U.S. National Security Advisor John Bolton told reporters that the United States would not withdraw its forces from northeast Syria until until an agreement is reached to prevent Turkey from attacking Syrian Kurds, NBC News reported on Sunday.
Bolton made the comments as he travels between Israel and Turkey, meeting with officials in both countries to discuss the plan to withdraw all American military personnel from Syria.
“There are objectives that we want to accomplish that condition the withdrawal,” Bolton said, while adding that "the primary point is we are going to withdraw from northeastern Syria."
Just days before, U.S. Secretary of State Mike Pompeo said the United States hoped to prevent the 'slaughter' of Syrian Kurds at the hands of Turkish forces. In December, Turkish Defense Minister Hulusi Akar threatened that Kurdish fighters would be "buried in their ditches when the time comes," and Turkish president Recep Tayyip Erdogan claimed that majority-Kurdish cities along the Syrian-Turkish border would be "returned to their original owners"— the same threat that preceded massive campaigns of ethnic cleansing in Afrin.
The claim comes after weeks of clarifications and rushed statements that followed U.S. President Donald Trump's sudden announcement. While Trump first claimed that the withdrawal would take place within 30 days, later U.S. statements clarified that the withdrawal would take 60 to 100 days, and other U.S. officials claimed that there was no set timetable at all. Recently, the Wall Street Journal repoted that shifting the burden of the remaining fight against ISIS to Turkey— as Trump plans to do— would likely increase, not decrease, American involvement in the conflict.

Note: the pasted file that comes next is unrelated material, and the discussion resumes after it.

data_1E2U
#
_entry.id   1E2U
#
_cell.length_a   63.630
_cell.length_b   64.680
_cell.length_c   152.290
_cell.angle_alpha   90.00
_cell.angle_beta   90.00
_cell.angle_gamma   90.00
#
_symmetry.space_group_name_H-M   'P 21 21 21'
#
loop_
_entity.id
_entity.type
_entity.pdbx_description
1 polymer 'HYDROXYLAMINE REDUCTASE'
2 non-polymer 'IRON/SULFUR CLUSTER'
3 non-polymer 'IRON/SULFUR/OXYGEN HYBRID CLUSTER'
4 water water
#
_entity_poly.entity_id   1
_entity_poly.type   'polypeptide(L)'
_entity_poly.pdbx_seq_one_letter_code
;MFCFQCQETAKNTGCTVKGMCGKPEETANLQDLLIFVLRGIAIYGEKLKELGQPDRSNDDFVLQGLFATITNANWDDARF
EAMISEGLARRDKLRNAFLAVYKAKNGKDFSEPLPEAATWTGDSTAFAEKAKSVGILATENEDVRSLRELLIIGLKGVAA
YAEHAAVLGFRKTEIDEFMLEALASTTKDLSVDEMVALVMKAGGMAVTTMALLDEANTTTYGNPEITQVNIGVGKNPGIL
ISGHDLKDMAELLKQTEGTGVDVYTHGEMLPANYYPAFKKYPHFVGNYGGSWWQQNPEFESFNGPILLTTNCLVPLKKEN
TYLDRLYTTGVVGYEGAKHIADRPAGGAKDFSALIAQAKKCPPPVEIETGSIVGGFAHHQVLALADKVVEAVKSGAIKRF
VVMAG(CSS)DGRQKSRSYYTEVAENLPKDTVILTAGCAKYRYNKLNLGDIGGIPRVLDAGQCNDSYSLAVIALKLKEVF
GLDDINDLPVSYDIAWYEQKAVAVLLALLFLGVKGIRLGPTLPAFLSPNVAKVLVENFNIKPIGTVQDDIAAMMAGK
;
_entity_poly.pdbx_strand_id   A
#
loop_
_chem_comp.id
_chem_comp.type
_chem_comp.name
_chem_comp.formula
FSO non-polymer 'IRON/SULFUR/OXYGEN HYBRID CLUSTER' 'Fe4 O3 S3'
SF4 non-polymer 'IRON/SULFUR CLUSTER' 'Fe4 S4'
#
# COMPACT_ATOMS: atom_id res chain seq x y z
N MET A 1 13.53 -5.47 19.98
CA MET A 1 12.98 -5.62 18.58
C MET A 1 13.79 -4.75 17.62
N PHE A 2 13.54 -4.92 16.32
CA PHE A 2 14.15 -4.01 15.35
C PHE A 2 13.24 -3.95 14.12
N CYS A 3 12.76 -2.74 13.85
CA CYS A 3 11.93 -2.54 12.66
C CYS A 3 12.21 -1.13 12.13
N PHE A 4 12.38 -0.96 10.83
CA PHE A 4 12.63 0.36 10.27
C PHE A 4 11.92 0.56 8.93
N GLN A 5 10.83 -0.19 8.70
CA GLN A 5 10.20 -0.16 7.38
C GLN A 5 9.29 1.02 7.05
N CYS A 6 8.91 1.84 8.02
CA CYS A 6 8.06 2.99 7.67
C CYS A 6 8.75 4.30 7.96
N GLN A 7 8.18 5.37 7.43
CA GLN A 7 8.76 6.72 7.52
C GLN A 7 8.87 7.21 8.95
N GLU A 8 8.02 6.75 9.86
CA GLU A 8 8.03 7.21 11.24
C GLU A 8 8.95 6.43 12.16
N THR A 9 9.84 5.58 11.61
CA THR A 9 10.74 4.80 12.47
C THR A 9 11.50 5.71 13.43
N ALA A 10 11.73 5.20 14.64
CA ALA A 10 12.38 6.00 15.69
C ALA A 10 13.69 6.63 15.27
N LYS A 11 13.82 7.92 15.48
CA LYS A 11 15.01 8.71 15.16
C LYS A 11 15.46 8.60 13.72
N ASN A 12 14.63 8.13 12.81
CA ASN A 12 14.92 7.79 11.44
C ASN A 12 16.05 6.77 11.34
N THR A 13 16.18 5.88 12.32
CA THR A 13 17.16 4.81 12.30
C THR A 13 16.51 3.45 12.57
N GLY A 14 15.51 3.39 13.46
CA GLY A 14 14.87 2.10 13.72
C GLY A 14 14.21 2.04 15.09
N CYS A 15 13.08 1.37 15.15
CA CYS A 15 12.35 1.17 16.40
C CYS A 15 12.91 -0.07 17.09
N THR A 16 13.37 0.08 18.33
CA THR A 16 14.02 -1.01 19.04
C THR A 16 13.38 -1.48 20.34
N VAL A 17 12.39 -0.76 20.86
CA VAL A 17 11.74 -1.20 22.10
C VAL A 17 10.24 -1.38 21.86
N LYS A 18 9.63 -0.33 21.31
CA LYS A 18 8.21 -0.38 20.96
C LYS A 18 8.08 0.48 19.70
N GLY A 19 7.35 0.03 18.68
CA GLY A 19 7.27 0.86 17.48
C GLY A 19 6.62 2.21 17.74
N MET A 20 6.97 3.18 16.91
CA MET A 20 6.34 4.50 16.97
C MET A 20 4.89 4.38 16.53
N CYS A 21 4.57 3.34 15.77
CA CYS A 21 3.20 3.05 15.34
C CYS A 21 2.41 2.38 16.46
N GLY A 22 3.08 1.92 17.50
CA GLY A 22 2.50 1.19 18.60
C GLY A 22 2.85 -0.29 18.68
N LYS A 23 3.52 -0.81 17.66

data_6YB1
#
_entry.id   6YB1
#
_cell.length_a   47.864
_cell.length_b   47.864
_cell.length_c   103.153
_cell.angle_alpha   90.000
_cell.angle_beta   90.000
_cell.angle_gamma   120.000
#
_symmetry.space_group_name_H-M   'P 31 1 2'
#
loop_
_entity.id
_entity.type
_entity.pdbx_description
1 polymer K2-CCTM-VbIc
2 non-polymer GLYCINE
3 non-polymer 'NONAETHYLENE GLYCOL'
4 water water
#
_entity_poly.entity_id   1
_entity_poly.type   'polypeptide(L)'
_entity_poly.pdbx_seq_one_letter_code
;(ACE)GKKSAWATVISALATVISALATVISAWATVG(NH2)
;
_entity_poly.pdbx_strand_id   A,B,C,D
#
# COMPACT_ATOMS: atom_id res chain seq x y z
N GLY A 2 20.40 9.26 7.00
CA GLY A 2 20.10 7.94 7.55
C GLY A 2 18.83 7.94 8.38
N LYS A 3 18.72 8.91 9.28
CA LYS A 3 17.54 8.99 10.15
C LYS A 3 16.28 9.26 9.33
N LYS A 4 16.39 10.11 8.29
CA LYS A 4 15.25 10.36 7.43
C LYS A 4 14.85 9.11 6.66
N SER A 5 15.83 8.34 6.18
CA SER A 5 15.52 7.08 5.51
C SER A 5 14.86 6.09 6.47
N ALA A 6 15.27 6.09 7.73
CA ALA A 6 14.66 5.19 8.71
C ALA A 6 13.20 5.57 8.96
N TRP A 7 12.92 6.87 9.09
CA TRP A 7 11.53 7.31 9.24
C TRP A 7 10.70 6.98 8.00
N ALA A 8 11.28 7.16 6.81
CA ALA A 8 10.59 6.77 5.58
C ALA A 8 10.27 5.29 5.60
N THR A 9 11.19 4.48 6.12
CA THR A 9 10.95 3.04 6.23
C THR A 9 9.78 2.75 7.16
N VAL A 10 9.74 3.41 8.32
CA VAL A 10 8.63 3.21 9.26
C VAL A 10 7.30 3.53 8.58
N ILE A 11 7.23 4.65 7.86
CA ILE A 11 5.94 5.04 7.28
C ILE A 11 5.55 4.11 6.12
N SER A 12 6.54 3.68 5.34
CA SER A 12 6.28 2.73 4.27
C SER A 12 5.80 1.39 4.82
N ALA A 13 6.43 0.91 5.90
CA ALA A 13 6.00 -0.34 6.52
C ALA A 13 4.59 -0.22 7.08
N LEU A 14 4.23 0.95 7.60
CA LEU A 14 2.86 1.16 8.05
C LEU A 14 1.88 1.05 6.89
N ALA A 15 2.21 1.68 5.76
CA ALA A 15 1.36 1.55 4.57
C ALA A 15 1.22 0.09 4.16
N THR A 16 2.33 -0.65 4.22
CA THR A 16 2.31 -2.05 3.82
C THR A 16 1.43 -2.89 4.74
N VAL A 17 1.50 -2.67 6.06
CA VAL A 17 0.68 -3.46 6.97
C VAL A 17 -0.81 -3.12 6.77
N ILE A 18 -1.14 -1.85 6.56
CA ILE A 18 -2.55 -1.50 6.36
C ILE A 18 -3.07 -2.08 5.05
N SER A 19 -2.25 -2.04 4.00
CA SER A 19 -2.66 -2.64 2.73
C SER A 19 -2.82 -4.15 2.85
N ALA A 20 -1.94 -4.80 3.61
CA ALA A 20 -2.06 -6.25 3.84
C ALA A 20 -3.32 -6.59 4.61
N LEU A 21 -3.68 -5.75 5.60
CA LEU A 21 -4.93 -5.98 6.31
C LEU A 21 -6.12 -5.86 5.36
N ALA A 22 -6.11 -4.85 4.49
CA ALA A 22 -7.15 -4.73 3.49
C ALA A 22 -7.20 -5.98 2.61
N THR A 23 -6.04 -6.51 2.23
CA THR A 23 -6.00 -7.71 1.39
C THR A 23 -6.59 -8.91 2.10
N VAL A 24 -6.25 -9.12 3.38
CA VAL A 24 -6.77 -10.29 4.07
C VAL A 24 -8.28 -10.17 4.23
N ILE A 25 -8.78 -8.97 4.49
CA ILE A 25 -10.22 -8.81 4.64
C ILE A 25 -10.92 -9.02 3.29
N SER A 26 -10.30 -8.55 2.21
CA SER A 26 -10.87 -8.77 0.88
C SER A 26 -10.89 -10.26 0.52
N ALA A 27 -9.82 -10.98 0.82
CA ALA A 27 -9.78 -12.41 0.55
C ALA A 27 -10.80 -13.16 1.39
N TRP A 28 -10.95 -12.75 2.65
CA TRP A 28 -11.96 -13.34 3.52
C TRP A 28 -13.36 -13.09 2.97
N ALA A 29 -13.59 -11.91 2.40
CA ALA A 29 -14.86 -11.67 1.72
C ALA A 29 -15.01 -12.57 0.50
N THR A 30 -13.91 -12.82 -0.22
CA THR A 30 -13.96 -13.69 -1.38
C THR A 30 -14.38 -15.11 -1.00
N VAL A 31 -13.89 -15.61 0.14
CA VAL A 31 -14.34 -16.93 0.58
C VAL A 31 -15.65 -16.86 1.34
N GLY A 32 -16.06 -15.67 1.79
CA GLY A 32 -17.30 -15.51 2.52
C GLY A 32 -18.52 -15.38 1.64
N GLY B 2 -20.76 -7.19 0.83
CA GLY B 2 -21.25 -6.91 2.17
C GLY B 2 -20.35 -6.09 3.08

Despite the Turkish threats and unpredictable U.S. policy, the SDF continue to fight ISIS in Hajin with Coalition air support. Today, it was announced that the SDF had captured several foreign ISIS fighters, including two American citizens. Many Syrian Kurds believe that the SDF should finish the fight against ISIS alongside the Coalition as soon as possible, to remove any pretext for Turkish involvement.
In the meantime, members of the Democratic Autonomous Administration of North and East Syria have met with other countries to discuss a potential settlement with the Syrian government. Bedran Ciya Kurd, a representative of the Autonomous Administration, said that a meeting with the Russian Foreign Ministry had taken place in December, discussing Russia's role in guaranteeing a possible deal.
"The Foreign Ministry...has affirmed its readiness to work together to protect the sovereignty and territorial integrity of Syria...It is very important that it plays a role in dialogue between Damascus and Democratic Autonomous Administration, and take this very seriously," he told ANHA.
Negotiations between various authorities in Northeast Syria and the Syrian government have already taken place, with one agreement inviting the Syrian Arab Army to take positions around Manbij.
It is unlikely that Bolton's comments make Turkey's threats any less serious on the ground. Bolton warned Turkish officials against taking "any military action that is not fully coordinated with and agreed to by the United States," leaving the door open for an operation approved by U.S. authorities. As recently as September, Pompeo claimed that Northeast Syria would have a 'seat at the table' in any resolution to the Syrian conflict— but now, U.S. officials oppose the region's efforts to negotiate with the Syrian state.